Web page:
Project DescriptionOn Site
A New Chicago Home Makes City Life A Breeze.
Chicago is a terrific place to live. It has the blues, the lake, the steaks, landmark buildings by Sullivan and Wright, and in-town neighborhoods full of character. But there is the matter of the weather. Winters here are famously rough, and summer can be a brute too. All of which makes the quality of Chicago's indoor environments rather important. Urban houses everywhere must provide refuge from the public life that pulses outside the front door, balancing privacy and security considerations with the need for light, views, and access to the outdoors. But the issue seems especially pointed here. It was very much on the minds of Kim Clark and James Powell as they relocated to the Midwest, where Kim had grown up, from the milder climes of San Francisco. Says their architect, Larry Kearns, “There was certainly some trepidation about moving back to Chicago, with our long winters and limited daylight.” They need not have worried. Kearns and builder Mark Fraser delivered a house that creates its own elegant world without disengaging from either the natural environment or the vibrant city that surrounds it.
Typical Chicago lots are narrow and deep (this one is only 33 feet wide), giving even freestanding houses only a single elevation with which to express themselves. But while its turn-of-the-century neighbors lay on a full wardrobe of cornices, corbels, and bays, this building presents a restrained, finely tailored facade. “We wanted to build a contemporary home,” says Powell, “but we wanted a home that was very conscious of its context. We wanted to build a brick house; that's very Chicago.” With its orderly ranks of black-steel-framed windows and complete lack of ornament, though, this house represents a hybrid of the city's residential and industrial architectural traditions. The front porch is a simple steel affair with ipé decking and stair treads. Its canopy is a single sheet of frosted glass. “Some neighbors took issue with the austerity of the facade,” Kearns says. But he wanted to be honest in representing the character of the house, “not to muddy the waters in terms of what we were doing here.”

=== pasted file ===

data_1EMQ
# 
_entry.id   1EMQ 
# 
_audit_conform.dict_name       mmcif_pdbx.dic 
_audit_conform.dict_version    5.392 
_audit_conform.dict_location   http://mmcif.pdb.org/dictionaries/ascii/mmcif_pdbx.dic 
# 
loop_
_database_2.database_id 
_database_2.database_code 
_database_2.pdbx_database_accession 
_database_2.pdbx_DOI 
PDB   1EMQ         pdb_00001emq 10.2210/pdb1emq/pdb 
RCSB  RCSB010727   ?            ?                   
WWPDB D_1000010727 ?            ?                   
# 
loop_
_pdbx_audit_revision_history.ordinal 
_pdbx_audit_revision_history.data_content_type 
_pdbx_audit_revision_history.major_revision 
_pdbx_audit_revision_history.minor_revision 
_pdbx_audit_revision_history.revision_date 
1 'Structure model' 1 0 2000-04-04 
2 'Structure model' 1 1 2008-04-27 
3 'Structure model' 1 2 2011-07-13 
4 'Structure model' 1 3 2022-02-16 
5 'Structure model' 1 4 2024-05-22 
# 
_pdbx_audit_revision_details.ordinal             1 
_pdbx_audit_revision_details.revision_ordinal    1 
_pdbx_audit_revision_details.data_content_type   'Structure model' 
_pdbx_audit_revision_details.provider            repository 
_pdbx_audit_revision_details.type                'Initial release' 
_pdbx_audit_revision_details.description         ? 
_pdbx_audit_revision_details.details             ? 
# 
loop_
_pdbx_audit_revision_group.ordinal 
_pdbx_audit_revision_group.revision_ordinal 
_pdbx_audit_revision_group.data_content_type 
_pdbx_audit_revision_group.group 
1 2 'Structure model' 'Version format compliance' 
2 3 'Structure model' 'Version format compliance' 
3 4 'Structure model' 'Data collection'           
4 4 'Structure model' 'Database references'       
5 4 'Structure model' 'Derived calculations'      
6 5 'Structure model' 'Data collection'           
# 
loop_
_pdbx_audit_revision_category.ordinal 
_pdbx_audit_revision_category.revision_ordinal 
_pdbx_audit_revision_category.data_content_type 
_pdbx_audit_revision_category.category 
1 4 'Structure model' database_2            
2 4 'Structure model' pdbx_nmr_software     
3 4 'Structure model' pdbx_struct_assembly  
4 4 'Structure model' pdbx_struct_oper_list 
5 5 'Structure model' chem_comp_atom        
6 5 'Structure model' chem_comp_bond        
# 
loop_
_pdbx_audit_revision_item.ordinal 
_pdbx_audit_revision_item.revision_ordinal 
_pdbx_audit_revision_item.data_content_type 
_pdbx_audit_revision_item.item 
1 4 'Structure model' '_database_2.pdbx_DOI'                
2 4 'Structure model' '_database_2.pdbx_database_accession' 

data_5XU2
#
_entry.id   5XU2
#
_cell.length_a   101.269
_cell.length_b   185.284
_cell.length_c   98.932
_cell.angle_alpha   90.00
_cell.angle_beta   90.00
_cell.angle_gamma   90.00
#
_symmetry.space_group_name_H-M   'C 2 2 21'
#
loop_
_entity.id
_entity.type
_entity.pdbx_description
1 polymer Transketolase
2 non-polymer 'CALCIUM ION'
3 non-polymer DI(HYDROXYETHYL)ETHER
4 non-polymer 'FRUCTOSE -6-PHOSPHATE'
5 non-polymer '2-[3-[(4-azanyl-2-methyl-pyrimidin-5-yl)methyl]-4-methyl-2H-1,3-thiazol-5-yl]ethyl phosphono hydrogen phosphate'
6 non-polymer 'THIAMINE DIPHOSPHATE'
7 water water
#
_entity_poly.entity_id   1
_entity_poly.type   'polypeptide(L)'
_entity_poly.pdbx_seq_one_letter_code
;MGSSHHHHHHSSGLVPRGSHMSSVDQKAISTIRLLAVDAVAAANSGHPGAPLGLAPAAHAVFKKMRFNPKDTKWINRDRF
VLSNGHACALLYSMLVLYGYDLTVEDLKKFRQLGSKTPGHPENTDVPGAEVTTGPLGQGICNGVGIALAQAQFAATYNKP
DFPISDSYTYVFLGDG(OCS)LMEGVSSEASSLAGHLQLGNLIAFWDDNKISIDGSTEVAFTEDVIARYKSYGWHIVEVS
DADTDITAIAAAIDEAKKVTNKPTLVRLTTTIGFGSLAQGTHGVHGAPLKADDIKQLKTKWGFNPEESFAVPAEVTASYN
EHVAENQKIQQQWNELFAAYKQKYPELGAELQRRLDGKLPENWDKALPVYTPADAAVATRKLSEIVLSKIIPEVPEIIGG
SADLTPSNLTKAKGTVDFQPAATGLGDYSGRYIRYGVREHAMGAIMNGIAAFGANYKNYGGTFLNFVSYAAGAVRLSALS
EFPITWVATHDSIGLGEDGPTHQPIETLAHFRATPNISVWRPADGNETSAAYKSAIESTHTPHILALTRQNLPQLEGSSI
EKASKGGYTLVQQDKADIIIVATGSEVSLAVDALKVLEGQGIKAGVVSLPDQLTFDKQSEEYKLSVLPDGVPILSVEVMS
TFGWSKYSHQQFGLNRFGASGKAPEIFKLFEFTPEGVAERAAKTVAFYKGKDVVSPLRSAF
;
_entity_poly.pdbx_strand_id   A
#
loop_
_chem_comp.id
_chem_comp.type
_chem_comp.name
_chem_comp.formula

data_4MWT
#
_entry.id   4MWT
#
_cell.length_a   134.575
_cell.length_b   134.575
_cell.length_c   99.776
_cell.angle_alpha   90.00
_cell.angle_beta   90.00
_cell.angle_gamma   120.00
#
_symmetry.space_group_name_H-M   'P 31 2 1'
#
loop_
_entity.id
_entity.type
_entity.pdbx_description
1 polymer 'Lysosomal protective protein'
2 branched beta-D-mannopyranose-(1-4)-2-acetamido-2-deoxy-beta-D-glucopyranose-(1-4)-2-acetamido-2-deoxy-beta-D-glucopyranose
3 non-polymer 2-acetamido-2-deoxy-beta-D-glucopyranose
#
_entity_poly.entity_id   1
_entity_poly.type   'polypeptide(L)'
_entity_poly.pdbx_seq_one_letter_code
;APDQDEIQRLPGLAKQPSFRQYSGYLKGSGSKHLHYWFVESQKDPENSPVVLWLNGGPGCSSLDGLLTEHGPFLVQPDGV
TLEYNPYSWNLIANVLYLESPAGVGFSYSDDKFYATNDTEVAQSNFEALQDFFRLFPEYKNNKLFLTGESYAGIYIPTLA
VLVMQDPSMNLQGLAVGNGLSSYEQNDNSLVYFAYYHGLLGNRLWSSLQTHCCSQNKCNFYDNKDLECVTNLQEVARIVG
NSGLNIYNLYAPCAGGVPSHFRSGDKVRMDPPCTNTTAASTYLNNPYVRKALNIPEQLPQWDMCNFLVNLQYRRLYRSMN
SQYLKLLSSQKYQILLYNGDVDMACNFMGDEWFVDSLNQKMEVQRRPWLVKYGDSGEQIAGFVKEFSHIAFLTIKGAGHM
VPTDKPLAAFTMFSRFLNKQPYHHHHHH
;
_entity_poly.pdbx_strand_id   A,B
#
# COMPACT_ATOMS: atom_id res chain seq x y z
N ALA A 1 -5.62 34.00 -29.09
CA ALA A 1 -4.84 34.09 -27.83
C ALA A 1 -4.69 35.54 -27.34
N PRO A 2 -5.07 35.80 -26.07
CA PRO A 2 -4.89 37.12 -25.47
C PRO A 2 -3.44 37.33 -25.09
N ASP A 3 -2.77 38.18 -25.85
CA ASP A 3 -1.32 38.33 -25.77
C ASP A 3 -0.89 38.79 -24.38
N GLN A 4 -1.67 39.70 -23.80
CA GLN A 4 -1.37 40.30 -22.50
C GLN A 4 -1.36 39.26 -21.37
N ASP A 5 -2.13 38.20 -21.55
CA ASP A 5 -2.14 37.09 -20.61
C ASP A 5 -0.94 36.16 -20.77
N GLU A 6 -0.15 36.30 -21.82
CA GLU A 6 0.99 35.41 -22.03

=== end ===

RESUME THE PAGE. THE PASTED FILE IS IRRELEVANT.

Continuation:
The mix of residential and industrial themes runs throughout the building. The front door opens into a combined entry hall, living room, and dining room. A cabinet-like coat closet veneered in American elm defines the entry hall, resting on the floor as if it had been simply set down there. The walls are white, with no casings or baseboards. The window sashes and frames, like the plate-steel hearth and fireplace surround, are painted black. A black steel bookcase floats against one wall. These basic elements—a simple box, brick on the outside and white on the inside; discrete, wooden containers placed within; and black steel accents floating at the edges—comprise the essential vocabulary of the house. But Kearns used this abbreviated vocabulary to make a couple of major statements.
One problem for houses on narrow urban lots is getting daylight into the center of the building. Kearns solved it here with a bold and simple move: splitting the building in two. The front and back halves of the house consist of twin four-story brick towers that are structurally independent, from the basement slab to the roof. Filling the slot between the towers is a glass-walled, glass-roofed stair hall that is both circulation hub and light well (see “Split Decision,” page 68). The stair's position, sandwiched between the brick “exterior” walls of the towers, creates the impression of two separate buildings sharing an unusually elegant fire escape. Its side walls are made up of thermal pane glass panels whose two inner surfaces are etched in an alternating, Venetian blind pattern that obscures the neighbors' view into the house but leaves slanting views of the sky unobstructed. The stair also serves as an organizing device for the floor plan, which locates public spaces at the rear of each floor and the more private rooms at the front.